The undertreatment of acute pain is common in many health care settings. Insufficient management of acute pain may lead to poor patient outcomes and potentially life-threatening complications. Opioids provide relief of moderate to severe acute pain; however, therapy with pure μ-opioid agonists is often limited by the prevalence of side effects, particularly opioid-induced nausea and vomiting. Tapentadol is a novel, centrally acting analgesic with 2 mechanisms of action, μ-opioid receptor agonism and norepinephrine reuptake inhibition. The analgesic effects of tapentadol are independent of metabolic activation and tapentadol has no active metabolites; therefore, in theory, tapentadol may be associated with a low potential for interindividual efficacy variations and drug-drug interactions. Previous phase 3 trials in patients with various types of moderate to severe acute pain have shown that tapentadol immediate release (IR; 50 to 100 mg every 4 to 6 hours) provides analgesia comparable to that provided by the pure μ-opioid agonist comparator, oxycodone HCl IR (10 or 15 mg every 4 to 6 hours), with a lower incidence of nausea, vomiting, and constipation. Findings suggest tapentadol may represent an improved treatment option for acute pain.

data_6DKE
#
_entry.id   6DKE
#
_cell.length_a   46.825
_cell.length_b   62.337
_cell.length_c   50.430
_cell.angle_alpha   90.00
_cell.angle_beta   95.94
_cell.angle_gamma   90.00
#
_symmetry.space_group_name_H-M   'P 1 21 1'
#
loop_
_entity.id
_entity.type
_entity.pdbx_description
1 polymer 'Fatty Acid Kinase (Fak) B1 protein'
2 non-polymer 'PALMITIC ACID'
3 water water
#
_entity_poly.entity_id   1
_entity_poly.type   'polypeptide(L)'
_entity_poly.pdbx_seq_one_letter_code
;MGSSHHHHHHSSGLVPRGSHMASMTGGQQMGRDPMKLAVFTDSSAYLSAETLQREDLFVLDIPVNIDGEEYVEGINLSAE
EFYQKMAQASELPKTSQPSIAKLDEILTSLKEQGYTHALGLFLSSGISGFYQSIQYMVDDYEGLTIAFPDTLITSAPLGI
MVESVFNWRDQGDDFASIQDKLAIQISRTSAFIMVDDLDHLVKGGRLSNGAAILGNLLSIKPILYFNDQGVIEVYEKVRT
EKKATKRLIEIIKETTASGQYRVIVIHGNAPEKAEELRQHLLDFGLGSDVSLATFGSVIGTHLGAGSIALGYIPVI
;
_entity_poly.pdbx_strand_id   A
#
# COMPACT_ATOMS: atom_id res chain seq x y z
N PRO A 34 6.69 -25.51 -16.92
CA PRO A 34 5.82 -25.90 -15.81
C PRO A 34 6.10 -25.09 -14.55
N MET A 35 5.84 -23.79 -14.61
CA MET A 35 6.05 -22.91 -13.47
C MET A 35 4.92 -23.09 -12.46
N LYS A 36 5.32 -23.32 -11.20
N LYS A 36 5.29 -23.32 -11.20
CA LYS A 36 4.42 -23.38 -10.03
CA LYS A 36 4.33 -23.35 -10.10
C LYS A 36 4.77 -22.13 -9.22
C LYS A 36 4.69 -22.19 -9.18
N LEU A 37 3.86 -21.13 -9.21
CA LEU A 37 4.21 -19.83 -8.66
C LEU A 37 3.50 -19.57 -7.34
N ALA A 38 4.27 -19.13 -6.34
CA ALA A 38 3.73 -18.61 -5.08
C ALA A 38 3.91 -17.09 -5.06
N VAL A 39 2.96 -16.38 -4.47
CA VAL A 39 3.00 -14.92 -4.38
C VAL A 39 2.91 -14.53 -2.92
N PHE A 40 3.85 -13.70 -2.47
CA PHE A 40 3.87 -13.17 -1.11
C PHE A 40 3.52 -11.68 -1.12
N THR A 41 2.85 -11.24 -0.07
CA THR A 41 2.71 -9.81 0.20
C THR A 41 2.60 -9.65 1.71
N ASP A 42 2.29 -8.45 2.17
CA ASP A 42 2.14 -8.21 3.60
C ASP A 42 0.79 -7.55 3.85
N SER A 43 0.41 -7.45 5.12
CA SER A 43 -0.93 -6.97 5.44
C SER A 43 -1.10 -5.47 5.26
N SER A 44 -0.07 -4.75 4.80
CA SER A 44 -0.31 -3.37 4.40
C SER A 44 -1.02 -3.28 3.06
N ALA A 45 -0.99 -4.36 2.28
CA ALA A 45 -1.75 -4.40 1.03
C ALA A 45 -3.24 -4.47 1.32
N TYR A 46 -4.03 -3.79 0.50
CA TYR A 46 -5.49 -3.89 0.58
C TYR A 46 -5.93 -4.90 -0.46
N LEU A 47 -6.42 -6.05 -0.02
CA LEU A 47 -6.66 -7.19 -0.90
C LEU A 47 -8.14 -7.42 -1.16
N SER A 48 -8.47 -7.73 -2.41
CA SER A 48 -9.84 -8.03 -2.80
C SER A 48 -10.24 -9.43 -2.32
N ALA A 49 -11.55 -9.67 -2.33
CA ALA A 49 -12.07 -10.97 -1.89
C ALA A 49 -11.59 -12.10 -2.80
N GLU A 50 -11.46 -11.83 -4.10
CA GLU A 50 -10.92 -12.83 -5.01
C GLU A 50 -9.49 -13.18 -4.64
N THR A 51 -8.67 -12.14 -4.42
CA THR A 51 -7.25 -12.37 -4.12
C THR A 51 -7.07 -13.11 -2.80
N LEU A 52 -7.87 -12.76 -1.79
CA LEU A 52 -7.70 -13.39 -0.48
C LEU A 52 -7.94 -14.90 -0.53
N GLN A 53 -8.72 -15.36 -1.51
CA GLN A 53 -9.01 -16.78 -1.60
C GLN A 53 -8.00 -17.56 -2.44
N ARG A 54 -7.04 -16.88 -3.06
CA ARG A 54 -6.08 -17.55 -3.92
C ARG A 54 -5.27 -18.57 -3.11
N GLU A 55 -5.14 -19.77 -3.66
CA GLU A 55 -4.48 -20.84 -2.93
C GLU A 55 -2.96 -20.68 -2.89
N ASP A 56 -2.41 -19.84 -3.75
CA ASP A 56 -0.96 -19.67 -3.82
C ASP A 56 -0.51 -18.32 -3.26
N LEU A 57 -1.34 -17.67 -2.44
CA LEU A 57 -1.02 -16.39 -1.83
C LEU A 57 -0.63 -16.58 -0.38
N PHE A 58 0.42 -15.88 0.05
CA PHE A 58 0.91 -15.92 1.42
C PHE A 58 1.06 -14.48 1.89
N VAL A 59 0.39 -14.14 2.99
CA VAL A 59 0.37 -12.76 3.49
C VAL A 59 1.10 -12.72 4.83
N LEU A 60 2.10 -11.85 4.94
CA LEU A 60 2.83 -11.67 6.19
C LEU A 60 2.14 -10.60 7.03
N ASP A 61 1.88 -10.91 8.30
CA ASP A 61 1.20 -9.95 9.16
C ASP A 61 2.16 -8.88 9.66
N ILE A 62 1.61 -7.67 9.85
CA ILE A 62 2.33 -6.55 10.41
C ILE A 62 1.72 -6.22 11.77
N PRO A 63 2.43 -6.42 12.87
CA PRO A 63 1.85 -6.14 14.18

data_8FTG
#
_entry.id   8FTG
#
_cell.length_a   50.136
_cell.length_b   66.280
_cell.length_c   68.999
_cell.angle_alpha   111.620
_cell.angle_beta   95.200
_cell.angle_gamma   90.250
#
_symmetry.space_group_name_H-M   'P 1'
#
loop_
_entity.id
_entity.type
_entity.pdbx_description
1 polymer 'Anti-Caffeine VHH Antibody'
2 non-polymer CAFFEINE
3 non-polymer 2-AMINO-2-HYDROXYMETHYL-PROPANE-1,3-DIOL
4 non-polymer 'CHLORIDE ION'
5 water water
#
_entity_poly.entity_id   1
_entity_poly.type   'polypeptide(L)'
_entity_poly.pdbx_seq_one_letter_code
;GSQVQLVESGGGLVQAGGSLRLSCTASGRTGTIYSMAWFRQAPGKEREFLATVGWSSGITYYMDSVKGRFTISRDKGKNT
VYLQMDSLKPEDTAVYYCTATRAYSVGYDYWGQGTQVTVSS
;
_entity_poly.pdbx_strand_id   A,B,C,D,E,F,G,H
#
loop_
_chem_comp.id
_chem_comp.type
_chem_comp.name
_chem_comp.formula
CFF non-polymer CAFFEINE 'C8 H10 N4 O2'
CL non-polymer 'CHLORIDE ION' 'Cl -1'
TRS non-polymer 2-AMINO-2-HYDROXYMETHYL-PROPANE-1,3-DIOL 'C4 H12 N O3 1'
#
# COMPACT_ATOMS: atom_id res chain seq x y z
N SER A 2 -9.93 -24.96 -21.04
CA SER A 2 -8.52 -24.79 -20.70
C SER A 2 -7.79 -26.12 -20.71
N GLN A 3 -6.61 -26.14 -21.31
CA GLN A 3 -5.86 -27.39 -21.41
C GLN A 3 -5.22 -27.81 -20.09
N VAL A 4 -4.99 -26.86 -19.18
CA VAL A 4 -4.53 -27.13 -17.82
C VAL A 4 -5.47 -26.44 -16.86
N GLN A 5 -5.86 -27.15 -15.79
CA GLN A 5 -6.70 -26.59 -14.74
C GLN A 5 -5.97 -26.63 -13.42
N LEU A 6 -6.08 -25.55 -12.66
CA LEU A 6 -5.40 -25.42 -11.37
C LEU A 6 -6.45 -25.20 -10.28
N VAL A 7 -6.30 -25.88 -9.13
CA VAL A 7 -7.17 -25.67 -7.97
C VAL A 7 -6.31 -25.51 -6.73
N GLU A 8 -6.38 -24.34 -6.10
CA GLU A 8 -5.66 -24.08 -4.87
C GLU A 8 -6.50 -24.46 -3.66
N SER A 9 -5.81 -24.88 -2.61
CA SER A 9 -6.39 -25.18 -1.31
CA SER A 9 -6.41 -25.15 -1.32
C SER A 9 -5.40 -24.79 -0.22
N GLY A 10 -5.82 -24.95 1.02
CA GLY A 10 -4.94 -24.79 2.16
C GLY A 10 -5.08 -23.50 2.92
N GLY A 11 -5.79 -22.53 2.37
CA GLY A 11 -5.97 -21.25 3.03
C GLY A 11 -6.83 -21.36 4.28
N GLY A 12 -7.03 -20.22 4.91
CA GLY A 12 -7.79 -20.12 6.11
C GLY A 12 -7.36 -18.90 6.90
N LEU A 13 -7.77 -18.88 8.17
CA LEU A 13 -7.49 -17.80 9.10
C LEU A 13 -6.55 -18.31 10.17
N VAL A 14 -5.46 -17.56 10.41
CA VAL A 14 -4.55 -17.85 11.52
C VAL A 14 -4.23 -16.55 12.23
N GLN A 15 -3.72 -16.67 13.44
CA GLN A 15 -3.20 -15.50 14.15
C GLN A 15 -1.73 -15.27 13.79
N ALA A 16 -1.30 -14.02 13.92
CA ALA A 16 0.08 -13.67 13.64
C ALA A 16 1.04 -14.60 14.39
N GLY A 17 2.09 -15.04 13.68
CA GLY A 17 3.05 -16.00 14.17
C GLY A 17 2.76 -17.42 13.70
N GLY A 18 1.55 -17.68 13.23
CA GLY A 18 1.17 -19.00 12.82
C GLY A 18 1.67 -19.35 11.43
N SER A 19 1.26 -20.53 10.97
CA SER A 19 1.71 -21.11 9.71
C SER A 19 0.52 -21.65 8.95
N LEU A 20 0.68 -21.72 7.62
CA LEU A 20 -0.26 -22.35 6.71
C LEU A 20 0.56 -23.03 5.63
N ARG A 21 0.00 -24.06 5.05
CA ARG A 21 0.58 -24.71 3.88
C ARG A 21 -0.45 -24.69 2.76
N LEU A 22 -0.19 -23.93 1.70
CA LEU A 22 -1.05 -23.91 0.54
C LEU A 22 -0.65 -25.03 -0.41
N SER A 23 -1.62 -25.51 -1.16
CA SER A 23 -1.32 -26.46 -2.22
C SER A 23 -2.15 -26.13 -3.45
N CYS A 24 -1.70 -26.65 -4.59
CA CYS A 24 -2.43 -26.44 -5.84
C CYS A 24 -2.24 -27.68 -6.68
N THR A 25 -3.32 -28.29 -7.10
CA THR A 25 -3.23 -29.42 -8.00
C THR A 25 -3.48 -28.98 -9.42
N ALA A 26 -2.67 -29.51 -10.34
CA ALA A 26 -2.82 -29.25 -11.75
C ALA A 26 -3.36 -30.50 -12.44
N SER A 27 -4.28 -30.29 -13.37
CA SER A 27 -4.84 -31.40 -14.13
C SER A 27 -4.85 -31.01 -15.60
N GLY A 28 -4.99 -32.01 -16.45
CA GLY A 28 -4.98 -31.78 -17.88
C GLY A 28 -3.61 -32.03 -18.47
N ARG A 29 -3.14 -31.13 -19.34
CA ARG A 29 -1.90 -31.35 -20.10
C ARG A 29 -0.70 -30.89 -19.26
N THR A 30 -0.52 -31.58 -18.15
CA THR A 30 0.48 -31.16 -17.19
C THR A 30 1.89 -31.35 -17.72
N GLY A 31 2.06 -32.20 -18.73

Keywords: acute pain; gastrointestinal tolerability; opioid; tapentadol IR.